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Sold on an Amulet Device Implant with EchoPixel

Heart & Vascular Care
“When I learned I was at higher risk for stroke, I was anxious to do whatever was necessary to correct it.”

Bob Ruhr of Alexandria has worked in real estate for 45 years, enjoying the chance to meet and help people. “For many people, a home is the biggest investment they have. So, buying or selling their home is a life changing event,” said Bob.

Knowing the impact of big decisions, Bob didn’t hesitate when he saw an ad for a heart device that could change his life. At his next cardiology appointment, he asked about the WATCHMAN, a device that seals off the opening of the heart’s left atrial appendage (LAA) to prevent blood clots from forming and traveling to the brain, potentially causing a stroke. The risk of stroke is five times higher for people who, like Bob, have atrial fibrillation (AFib) because an irregular heartbeat tends to pool blood and form clots, especially within the LAA.

“When I learned I was at higher risk for stroke, I was anxious to do whatever was necessary to correct it,” said Bob. Many people with AFib take lifelong blood thinners to reduce that risk, but it comes with an increased risk of bleeding, unpleasant side effects and cost. If a WATCHMAN implant is successful, patients no longer need blood thinners and stroke risk is reduced. The CentraCare Heart & Vascular Center (CCHVC) has successfully implanted more than 600 WATCHMAN devices since 2016.

After talking with Cardiologist Tim Schuchard, MD, CCHVC, who provides cardiac outreach in Alexandria, Bob learned he had another option similar to WATCHMAN. The research department at CCHVC was currently enrolling patients in CATALYST, a study that compares the safety and effectiveness of an Abbott device called Amulet to that of blood thinners. CentraCare is one of 150 sites in the world participating in the study, with the CCHVC study being led by Benjamin Johnson, MD.

“Being involved in clinical research has helped the Heart Center recruit some of the best and brightest cardiologists,” said Dr. Schuchard. “Our dedication to research shows we are committed to providing evidence-based cardiology and one of the big reasons why U.S. News & World Report recently ranked us 30th in the nation.” CCHVC has participated in 35 to 45 clinical trials per year, for the past 22 years, giving 2,000+ patients access to the latest cardiovascular treatments.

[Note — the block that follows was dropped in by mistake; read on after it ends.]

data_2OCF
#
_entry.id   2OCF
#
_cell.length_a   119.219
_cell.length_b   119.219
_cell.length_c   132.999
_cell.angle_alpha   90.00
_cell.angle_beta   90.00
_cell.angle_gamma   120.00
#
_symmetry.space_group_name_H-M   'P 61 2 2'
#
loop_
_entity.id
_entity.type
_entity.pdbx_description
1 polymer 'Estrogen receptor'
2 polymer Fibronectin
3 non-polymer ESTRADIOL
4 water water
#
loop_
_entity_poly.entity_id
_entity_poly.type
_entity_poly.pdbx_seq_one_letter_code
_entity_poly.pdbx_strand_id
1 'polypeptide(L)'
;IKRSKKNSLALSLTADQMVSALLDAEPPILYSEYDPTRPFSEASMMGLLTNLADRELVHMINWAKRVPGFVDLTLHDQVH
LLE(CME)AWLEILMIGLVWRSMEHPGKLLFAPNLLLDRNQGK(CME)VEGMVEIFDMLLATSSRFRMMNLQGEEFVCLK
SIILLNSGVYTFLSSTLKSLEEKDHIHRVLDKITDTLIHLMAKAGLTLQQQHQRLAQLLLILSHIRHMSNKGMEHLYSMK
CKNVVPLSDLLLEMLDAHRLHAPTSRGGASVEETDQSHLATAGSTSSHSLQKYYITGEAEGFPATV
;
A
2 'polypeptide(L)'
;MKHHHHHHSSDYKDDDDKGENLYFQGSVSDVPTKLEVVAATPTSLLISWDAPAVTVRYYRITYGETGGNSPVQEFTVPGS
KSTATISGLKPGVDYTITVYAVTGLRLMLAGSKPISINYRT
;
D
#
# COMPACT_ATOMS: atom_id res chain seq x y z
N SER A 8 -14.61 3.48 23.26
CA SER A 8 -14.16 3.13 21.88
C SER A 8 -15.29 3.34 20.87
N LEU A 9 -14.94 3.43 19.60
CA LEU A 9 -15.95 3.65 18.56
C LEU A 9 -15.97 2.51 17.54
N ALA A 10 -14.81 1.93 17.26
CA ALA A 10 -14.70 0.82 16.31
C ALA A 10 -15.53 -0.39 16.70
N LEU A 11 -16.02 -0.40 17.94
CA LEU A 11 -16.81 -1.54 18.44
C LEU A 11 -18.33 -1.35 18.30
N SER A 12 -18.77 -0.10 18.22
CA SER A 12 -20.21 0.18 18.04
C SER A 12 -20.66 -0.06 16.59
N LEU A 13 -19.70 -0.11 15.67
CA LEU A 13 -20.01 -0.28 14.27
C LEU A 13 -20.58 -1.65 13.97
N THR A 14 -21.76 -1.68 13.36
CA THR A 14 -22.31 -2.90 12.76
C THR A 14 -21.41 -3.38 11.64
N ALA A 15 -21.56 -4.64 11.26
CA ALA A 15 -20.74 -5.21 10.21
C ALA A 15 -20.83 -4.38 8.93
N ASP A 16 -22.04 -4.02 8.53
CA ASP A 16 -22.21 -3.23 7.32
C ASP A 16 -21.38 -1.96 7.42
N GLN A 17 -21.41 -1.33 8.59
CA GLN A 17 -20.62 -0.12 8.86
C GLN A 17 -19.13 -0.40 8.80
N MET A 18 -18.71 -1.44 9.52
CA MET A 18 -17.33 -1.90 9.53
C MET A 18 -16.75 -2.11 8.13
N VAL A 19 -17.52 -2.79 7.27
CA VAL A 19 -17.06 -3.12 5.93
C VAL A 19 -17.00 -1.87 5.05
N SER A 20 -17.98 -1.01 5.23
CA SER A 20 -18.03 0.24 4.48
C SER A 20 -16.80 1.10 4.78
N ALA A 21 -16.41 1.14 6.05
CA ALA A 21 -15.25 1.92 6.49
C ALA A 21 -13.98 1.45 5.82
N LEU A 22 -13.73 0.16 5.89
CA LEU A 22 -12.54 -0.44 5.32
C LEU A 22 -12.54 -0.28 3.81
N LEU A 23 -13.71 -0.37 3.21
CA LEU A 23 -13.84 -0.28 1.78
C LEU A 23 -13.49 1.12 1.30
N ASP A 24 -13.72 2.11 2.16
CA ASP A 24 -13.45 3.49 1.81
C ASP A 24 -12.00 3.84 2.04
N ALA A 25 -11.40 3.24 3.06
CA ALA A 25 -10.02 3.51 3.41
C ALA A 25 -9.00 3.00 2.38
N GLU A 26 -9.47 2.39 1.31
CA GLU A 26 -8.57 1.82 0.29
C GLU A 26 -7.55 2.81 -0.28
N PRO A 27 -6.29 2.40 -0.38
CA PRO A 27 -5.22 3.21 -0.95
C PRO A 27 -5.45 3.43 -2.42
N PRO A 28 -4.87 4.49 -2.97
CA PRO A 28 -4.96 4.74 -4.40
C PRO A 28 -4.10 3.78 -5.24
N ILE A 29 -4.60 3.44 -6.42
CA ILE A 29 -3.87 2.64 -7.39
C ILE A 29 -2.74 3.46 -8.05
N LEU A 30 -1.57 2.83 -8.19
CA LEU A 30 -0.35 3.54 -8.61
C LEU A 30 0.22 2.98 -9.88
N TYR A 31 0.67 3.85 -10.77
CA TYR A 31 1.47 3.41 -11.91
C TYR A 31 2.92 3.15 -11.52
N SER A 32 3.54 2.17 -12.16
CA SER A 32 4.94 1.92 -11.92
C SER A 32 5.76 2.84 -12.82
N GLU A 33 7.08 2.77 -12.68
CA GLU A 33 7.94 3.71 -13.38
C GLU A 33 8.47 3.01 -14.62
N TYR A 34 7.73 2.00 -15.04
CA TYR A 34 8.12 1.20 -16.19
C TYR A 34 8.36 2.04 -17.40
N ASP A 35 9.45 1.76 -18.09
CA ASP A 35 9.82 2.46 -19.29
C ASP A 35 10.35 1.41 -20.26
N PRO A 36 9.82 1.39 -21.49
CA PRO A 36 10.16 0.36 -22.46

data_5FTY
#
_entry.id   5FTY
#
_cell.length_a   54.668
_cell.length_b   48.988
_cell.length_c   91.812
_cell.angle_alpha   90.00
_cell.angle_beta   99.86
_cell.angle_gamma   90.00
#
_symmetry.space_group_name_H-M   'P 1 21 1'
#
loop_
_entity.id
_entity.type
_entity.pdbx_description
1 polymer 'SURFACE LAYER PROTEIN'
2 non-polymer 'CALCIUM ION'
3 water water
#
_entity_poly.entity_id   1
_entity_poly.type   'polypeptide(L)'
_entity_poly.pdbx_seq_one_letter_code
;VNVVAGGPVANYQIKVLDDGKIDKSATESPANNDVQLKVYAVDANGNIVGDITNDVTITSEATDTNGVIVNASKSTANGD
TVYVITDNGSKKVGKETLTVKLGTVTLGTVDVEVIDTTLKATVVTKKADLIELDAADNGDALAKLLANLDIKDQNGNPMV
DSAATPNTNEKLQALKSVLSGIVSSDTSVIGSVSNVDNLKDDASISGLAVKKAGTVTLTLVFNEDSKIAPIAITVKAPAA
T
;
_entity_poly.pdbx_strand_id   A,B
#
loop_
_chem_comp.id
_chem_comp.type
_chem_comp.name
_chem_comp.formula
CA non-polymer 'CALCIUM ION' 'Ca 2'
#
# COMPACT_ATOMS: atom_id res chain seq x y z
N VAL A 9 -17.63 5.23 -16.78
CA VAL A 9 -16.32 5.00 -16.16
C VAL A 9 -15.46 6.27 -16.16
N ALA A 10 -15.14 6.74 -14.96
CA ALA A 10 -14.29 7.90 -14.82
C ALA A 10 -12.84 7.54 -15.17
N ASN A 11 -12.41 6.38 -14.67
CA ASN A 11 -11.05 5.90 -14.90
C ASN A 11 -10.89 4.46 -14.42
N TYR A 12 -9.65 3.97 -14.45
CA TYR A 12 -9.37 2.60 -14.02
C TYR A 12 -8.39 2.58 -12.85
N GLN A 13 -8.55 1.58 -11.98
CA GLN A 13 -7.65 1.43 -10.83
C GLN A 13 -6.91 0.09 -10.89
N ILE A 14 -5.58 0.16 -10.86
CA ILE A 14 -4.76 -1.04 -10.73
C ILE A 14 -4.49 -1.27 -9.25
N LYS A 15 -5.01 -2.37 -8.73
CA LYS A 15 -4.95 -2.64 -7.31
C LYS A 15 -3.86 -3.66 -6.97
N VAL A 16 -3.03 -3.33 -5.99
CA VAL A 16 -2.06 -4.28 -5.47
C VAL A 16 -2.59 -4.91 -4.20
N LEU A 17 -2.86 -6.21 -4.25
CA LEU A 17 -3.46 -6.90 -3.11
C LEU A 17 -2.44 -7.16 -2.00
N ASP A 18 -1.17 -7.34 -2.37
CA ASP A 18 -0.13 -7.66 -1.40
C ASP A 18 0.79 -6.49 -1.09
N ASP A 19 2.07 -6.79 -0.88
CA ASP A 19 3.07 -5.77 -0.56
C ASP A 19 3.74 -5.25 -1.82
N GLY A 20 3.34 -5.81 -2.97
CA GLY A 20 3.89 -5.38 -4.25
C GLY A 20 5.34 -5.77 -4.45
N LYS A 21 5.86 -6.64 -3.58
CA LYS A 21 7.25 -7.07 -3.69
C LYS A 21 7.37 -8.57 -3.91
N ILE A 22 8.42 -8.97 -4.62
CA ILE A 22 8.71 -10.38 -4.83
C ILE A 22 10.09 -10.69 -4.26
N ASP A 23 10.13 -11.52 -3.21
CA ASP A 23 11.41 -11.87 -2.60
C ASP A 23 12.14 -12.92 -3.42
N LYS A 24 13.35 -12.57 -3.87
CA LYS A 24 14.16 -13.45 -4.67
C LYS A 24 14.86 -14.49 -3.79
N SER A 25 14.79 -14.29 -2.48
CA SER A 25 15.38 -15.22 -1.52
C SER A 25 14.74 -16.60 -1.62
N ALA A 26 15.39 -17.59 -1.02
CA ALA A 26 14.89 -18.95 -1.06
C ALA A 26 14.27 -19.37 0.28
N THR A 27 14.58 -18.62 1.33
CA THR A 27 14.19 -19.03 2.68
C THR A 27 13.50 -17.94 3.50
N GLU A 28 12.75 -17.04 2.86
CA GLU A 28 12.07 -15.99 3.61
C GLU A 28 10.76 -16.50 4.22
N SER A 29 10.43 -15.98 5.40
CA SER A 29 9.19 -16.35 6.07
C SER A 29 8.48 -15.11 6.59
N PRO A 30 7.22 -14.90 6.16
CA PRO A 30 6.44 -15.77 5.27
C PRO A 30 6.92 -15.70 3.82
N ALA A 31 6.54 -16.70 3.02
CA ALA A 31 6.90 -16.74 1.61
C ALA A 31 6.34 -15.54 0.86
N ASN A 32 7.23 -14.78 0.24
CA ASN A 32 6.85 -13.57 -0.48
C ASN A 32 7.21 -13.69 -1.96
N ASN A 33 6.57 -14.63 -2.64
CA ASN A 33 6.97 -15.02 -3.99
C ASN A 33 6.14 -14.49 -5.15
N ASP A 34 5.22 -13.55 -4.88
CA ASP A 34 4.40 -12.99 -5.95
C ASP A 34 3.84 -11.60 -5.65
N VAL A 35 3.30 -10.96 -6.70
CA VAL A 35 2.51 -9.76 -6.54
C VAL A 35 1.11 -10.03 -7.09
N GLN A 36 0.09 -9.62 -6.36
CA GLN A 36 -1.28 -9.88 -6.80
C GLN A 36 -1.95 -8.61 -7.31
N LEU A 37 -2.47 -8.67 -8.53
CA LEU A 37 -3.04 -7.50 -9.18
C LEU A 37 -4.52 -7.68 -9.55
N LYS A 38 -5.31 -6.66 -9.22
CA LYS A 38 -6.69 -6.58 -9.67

Bob didn’t realize CCHVC took part in research. “I knew it was a good heart hospital, but I didn't know that they did research outside of their day-to-day work,” said Bob. “The research team was very pleasant and thorough — they explained why they were doing the study and answered any questions.” After getting more details, Bob agreed to be part of a randomized trial, meaning that once he met certain criteria, he would be randomly chosen to receive the device or remain as part of the control group, taking blood thinners into the future.

“I crossed my fingers that when the time came for randomly selecting people for the device, that I would be chosen,” said Bob. “On the day of the drawing, I was happy to hear I was chosen because the odds of not being selected are greater than being selected.”

Bob’s procedure was scheduled for October 28. He soon learned his involvement with innovative technology went beyond the Amulet. He learned his procedure would be performed by Jacob Dutcher, MD, and done with the support of EchoPixel holographic therapy guidance (HTG), a novel 4D hologram imaging system that would help guide the implant of the Amulet device within the LAA.

Bob’s procedure was a success, and he became the first patient in the world to receive an Amulet with the assistance of EchoPixel HTG.

Bob was impressed with his care at CCHVC. “It's a huge facility, and yet it operates like a fine-tuned machine,” he said. “I had all these tests, and each staff person came in and ‘click, click, click’ everyone did their thing without any gaps in time. It amazes me what these people can do. You can come in during the morning, have someone plug up part of your heart without having to open your chest and then you walk out in late afternoon — and your heart is different. Technology has come a long way.”

Back at home, Bob recovered quickly and without incident. He is now enjoying time boating and fishing with his close-knit family — his incentive for taking a chance on the new technology.

While Bob said he would have been disappointed if he hadn’t been selected for the procedure, he was fully vested in continuing with the research study. He knew his participation could help others in the future, which for him, was an easy decision.